True Crime–Italian Style


I had long wanted to see Carlo Lizzani’s 1965 film “Svegliati e uccide” (known here as both “Wake Up and Kill” and “Wake Up and Die”), a torn-from-the-headlines re-telling of the career of celebrity criminal Luciano Lutring that appeared in Italy just months after Lutring’s apprehension in France. There had been earlier “true-crime” films made in Italy by Lizzani and others, but what made “Wake Up and Die,” (as I shall now refer to it) special was Lizzani’s early presentation of two soon-to-become standard crime-movie tropes: that the media makes the man and that the police are as unscrupulous as their quarries.

Simply put Lutring is a small-timer–a smash-and-grab artist whose preferred weapon is a heavy fireman’s ax. When he first inherits a sten-gun, he doesn’t even know how to fire it, but when the police find it hidden in a violin-case during a raid on one of his hideouts, the newspapers are quick to christen him “The Sten-gun Soloist” and delight in taunting the police with their failures to apprehend him. Lutring’s nemesis Inspector Moroni takes their taunts in stride, knowing that as Lutring becomes increasingly well-known and desperate the former “lone-wolf” will have to turn to the established crime syndicates for aid, and Lutring will lead Moroni to them.

The Austrian actor Robert Hoffman did a nice job of tracing Lutring’s journey from bold street-criminal to harried celebrity-robber who can’t sleep in any one place more than a single night and must pay out outlandish sums in protection money to his criminal associates, at one point lamenting that he has stolen billions of lira worth of goods but he has barely enough to pay for a night’s refuge.

A key scene occurs when Lutring, waving an empty pistol, invades the offices of a paper that has made him a national name to bitterly accuse them of being his partners-in-crime–they have pushed him up the ladder from comfortable anonymity to a fame that he never wanted. He used to do his jobs with only an ax, but now he must carry a gun and he never knows when he wakes up if that day will be his last. (He would be even more upset if he had known that Moroni has encouraged the paper to carry-out its cynical build-up of a nobody into a somebody.)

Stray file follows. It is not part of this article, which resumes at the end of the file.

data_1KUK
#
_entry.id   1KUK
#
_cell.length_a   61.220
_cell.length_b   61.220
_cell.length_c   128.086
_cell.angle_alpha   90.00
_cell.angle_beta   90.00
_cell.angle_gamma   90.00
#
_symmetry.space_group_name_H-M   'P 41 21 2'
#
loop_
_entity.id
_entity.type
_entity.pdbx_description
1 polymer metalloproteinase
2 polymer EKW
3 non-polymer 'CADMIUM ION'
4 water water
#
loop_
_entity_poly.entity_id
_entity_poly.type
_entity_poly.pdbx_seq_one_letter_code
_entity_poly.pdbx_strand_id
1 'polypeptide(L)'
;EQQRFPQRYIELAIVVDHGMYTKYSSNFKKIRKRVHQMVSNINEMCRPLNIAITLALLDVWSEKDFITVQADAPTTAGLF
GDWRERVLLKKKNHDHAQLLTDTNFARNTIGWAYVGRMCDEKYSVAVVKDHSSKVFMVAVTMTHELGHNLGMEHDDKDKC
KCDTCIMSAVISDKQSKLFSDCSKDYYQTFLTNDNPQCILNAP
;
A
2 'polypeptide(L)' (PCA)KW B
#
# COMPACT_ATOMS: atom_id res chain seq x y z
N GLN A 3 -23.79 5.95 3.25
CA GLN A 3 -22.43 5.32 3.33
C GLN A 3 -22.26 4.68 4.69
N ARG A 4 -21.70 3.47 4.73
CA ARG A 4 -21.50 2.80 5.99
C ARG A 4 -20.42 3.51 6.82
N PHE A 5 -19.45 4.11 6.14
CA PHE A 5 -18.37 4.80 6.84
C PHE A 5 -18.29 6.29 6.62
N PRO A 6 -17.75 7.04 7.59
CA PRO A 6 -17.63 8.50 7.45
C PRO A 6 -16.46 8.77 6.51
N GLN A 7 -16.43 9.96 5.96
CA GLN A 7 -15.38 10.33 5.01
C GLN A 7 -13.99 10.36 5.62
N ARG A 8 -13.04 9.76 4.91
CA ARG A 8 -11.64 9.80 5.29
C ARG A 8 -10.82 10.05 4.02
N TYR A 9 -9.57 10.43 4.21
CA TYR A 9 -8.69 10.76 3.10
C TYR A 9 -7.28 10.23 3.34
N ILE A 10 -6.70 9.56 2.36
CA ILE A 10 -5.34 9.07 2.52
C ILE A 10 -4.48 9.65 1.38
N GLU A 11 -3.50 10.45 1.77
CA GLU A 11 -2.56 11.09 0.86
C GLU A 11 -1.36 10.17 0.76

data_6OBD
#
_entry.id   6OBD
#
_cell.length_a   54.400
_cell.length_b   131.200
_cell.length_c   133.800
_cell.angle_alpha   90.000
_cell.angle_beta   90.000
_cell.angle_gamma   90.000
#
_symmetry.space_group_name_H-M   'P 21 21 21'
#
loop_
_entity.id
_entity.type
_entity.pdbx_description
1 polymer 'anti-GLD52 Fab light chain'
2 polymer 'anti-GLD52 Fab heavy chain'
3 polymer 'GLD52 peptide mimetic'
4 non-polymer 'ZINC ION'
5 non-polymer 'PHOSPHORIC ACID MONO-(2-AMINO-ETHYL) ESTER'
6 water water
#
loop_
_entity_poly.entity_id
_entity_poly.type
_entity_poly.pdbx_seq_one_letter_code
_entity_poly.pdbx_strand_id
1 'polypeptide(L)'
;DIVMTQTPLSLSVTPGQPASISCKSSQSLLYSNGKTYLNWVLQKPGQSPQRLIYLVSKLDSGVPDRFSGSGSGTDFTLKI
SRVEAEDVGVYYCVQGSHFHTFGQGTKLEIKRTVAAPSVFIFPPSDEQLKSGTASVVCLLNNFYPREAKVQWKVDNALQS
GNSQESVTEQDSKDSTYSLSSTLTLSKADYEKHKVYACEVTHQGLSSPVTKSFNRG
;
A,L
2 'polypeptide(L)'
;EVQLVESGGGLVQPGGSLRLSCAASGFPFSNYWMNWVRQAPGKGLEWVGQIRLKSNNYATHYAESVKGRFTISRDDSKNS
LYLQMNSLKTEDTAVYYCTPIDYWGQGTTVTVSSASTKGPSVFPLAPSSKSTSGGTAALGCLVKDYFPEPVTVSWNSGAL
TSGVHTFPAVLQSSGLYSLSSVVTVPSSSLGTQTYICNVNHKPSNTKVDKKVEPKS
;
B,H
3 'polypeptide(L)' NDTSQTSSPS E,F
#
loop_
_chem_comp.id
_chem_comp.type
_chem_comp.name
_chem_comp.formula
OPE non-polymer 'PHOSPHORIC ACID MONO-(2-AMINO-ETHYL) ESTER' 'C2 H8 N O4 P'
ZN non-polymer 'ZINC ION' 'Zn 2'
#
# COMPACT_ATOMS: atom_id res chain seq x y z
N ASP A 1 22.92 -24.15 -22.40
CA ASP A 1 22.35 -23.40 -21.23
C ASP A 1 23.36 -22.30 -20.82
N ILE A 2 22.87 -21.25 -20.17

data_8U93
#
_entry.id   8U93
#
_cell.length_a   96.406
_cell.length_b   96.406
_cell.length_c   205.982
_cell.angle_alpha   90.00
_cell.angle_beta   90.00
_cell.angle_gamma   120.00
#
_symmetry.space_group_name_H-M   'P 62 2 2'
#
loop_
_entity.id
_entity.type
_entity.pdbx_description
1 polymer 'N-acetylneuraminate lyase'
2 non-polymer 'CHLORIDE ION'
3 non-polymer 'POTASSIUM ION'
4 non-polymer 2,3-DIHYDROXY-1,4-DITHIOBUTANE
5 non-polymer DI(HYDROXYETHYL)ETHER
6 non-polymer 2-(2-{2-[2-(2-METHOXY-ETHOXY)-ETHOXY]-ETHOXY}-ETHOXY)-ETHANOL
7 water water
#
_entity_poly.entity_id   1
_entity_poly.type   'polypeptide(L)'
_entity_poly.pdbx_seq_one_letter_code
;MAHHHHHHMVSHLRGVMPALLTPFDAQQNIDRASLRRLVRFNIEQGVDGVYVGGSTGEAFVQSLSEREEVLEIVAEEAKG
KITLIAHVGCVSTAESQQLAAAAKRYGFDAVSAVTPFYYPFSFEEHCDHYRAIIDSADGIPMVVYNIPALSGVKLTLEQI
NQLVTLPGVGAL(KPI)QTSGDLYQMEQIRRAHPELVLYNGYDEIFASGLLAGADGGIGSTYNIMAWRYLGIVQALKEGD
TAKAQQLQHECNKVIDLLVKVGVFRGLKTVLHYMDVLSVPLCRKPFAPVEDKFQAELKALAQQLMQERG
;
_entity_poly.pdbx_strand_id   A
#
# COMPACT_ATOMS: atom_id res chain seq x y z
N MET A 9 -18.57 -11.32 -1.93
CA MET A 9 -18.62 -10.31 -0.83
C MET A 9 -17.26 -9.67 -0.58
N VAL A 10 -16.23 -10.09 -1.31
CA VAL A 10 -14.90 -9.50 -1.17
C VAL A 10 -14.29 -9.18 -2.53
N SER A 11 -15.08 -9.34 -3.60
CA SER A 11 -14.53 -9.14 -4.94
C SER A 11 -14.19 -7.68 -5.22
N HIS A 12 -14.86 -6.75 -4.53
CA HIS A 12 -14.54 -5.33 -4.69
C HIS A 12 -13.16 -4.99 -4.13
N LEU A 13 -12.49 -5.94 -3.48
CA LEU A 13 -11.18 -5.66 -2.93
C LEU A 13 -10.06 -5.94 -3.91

As Lutring’s wife Yvonne grows increasingly desperate, unable to get her man to give up his robbery spree, worried that the papers will goad the police to murder him, she goes to Moroni for help and before long Moroni has her informing on her husband, keeping him aware of Lutring’s movements. He promises that the Italian police will take him alive, but he knows that a trap is being set for him in Paris, where French Inspector Julien is his friendly rival. The film ends with Lutring wounded and desperately fleeing from the French police. We later learn that he was apprehended and served twelve years in a French prison.

Lisa Gastoni won an award for her work as Lutring’s harried wife, but I was especially impressed by Gian-Maria Volonte’s quiet intensity as Moroni. After his flamboyant turns as bad-guys in westerns, his cold-blooded cop who betrays Gastoni’s trust with off-handed brutality, finally calling her the tramp that he always believed her to be, and passes up numerous chances to apprehend Hoffman in the hopes that the small-fry will lead him to bigger fish–which he never does–is really quite memorable. In his next true-crime film for Lizzani, “The Violent Four,” he would make a complete volte-face playing the vainglorious leader of a quartet of bank robbers who terrorized Milan.

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